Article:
Weighing in a member family’s butter stock at Mintang Herder Cooperative

Within a few months of its formation, MHC was able to utilize its enhanced ability to transport greater quantities of products further distances. At the end of 2007, they were able to sell 3, 850 kilograms of cheese processed by cooperative members to Hezuo Cheese Factory in Gansu Province, a distance of 427 kilometers from Mintang, making a profit of over 6,000 Yuan, or roughly 700 Euro. Through this sale the cooperative was able to earn 1.6 Yuan per kilogram more than when limited to surrounding markets. That same year, MHC sold a total of 6200 kilograms of butter to a dairy merchant in Aba Prefecture, a distance of 167 kilometers from Mintang, making a profit of 3100 Yuan, or close to 350 Euro. This sale allowed cooperative members to earn .5 Yuan more per kilogram than would have been possible in their local marketplace.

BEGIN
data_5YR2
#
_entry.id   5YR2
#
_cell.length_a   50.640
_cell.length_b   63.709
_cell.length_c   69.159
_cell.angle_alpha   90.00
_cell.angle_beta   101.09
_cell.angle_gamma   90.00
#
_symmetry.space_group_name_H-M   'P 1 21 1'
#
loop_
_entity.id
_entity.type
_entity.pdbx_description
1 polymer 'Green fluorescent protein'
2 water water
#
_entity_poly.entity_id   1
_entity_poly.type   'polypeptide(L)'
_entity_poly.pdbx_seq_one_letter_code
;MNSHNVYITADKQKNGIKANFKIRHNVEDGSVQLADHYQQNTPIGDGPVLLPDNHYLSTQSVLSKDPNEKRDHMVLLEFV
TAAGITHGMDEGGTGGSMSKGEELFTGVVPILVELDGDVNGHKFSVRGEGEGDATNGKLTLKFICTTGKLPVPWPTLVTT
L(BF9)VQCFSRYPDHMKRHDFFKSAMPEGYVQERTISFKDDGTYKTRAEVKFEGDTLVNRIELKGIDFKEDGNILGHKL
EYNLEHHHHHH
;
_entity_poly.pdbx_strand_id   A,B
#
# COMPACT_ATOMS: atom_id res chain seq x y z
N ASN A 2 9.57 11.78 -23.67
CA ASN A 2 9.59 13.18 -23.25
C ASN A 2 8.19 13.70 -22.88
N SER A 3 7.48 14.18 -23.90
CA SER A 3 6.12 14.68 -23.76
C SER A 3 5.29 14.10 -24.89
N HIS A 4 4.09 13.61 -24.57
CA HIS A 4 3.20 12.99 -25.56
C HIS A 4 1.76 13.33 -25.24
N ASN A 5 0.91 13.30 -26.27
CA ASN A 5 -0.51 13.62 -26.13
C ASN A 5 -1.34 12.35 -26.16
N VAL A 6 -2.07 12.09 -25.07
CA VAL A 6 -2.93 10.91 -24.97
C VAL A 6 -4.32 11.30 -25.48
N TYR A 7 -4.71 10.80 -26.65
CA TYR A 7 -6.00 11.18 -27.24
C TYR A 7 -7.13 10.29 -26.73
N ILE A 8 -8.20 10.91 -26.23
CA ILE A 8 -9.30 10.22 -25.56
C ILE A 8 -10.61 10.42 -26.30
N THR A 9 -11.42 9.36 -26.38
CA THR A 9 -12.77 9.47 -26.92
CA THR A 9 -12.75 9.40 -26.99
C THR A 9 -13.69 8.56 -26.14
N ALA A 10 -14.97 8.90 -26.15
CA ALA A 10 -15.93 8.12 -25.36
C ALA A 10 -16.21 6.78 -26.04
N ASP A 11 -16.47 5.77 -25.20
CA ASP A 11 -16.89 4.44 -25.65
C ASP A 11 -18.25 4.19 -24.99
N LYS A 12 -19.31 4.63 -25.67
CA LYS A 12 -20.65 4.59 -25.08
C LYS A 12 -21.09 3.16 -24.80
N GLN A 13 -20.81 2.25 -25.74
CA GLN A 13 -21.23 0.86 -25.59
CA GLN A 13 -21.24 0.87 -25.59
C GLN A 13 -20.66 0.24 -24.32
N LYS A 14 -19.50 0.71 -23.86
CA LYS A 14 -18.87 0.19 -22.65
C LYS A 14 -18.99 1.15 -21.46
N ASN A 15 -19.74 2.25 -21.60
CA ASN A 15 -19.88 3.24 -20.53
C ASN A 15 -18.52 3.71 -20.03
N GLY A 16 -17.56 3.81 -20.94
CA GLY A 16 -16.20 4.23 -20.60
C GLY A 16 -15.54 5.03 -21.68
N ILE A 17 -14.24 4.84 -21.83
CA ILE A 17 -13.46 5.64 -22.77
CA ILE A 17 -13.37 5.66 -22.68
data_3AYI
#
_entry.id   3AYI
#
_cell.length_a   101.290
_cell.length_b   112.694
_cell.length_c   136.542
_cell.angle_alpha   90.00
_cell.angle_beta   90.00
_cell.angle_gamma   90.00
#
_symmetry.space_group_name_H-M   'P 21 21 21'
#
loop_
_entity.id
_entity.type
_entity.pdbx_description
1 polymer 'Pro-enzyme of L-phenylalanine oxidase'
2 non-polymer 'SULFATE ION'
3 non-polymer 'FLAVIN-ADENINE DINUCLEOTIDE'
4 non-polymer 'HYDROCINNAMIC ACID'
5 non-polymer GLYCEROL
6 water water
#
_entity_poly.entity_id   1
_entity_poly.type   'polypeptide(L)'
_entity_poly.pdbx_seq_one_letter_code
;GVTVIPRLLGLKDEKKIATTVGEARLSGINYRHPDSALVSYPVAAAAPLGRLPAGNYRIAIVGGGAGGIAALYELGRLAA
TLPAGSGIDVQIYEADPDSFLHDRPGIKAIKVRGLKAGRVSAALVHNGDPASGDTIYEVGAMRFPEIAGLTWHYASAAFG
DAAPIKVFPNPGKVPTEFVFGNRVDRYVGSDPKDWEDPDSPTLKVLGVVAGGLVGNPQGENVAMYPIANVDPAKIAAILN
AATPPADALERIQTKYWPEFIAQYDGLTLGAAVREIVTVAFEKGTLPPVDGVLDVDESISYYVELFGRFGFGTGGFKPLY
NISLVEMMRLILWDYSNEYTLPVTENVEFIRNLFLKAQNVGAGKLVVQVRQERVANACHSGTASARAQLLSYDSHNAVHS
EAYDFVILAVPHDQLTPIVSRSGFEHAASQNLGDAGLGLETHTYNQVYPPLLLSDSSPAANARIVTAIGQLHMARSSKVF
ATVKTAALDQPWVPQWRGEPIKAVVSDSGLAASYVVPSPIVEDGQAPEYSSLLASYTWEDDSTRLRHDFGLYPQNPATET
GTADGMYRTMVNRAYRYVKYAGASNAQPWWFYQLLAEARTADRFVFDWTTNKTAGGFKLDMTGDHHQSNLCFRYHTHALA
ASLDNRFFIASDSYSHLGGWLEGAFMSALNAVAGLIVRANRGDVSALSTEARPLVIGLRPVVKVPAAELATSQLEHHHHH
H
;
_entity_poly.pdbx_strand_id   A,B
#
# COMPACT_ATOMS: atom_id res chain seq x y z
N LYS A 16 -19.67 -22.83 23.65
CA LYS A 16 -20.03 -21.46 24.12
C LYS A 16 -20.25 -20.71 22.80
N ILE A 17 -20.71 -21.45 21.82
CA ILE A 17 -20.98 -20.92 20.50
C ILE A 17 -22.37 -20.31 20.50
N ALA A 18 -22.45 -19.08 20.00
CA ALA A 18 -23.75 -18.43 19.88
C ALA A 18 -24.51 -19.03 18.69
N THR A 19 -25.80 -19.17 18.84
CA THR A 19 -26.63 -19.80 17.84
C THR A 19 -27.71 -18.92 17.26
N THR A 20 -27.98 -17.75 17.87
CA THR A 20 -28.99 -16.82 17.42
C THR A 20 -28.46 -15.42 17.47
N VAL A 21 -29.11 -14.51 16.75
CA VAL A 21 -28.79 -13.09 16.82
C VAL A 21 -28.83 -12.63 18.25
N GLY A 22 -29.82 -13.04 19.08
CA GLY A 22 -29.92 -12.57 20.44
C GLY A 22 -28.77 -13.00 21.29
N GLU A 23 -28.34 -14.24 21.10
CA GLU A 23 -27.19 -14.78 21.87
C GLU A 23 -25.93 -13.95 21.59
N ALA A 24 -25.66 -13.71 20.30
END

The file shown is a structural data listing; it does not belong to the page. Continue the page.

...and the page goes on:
“The Mintang Cooperative not only transported local products farther distances, they also brought products needed by local people back to Mintang from distant markets,” explains a member of the TBF project team. The cooperative took full advantage of their new ability to reach larger trading centers and purchased a bulk supply of such staple products such as barley and wheat flour. By purchasing from these markets, the cooperative was able to secure a better price for such staples and pass these savings on to members by making them available for sale at below-local-market prices. MHC continues to utilize its ability to supply its community with vital staple goods. The following year, MHC transported 10,000 kilograms of wheat flour, 3,000 kilograms of barley and 1,850 kilograms of cooking oil from distant markets, saving members 10 Yuan for each 50 kilograms purchased of these products.